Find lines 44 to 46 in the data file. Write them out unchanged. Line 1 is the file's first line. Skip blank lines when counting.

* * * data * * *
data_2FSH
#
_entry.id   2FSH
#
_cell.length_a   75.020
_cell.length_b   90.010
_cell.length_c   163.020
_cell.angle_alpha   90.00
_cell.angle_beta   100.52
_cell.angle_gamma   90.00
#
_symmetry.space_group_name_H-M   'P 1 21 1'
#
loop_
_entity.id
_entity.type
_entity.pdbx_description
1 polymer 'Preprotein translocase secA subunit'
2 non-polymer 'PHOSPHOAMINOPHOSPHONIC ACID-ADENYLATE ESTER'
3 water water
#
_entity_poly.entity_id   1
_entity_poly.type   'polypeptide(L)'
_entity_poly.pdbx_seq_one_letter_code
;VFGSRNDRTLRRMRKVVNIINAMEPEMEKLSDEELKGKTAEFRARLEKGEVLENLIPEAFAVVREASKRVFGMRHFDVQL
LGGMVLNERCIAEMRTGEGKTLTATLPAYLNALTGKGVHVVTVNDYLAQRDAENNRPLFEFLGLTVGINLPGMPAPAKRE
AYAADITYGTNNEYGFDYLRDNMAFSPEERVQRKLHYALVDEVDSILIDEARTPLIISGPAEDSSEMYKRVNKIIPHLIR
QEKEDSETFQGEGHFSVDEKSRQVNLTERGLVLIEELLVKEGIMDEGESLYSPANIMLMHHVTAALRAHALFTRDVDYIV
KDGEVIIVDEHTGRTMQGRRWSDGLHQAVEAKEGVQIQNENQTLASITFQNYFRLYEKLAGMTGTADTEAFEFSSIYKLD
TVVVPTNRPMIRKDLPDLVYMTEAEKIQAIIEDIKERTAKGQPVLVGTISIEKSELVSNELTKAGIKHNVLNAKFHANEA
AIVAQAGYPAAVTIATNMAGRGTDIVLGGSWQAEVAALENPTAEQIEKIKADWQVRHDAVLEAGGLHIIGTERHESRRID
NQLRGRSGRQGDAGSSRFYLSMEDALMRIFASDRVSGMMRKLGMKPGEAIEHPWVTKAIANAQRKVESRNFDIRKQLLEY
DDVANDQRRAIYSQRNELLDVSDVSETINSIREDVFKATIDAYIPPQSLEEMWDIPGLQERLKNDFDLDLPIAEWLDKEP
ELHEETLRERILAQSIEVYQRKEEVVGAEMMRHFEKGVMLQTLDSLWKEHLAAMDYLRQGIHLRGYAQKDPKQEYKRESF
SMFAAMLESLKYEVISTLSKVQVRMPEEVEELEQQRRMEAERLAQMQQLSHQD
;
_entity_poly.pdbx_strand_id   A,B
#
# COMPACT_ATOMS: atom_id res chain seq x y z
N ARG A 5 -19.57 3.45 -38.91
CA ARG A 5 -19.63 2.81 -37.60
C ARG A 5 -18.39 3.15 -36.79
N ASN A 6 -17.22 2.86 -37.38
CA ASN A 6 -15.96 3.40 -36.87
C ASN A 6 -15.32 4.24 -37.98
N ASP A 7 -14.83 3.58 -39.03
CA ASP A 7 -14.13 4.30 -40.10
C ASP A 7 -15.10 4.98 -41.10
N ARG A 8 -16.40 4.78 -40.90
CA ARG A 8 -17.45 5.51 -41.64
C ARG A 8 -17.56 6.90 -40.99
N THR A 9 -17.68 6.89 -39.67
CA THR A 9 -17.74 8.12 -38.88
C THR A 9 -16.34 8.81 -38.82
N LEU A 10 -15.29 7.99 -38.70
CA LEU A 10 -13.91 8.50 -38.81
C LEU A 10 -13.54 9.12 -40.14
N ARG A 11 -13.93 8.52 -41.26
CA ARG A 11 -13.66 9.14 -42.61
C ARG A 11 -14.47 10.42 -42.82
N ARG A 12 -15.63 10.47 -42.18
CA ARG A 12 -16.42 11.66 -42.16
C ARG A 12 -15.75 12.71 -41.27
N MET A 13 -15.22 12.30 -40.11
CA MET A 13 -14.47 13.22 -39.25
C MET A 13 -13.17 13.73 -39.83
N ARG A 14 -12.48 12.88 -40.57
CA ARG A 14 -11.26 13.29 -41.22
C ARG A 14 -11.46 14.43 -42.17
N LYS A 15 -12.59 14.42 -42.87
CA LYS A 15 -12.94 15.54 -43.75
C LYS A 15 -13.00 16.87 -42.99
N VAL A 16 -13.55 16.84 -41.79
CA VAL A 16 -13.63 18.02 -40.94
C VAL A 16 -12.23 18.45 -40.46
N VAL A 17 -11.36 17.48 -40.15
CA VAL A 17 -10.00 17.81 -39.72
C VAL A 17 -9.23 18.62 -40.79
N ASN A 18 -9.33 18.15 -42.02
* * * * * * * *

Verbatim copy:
CA ASN A 6 -15.96 3.40 -36.87
C ASN A 6 -15.32 4.24 -37.98
N ASP A 7 -14.83 3.58 -39.03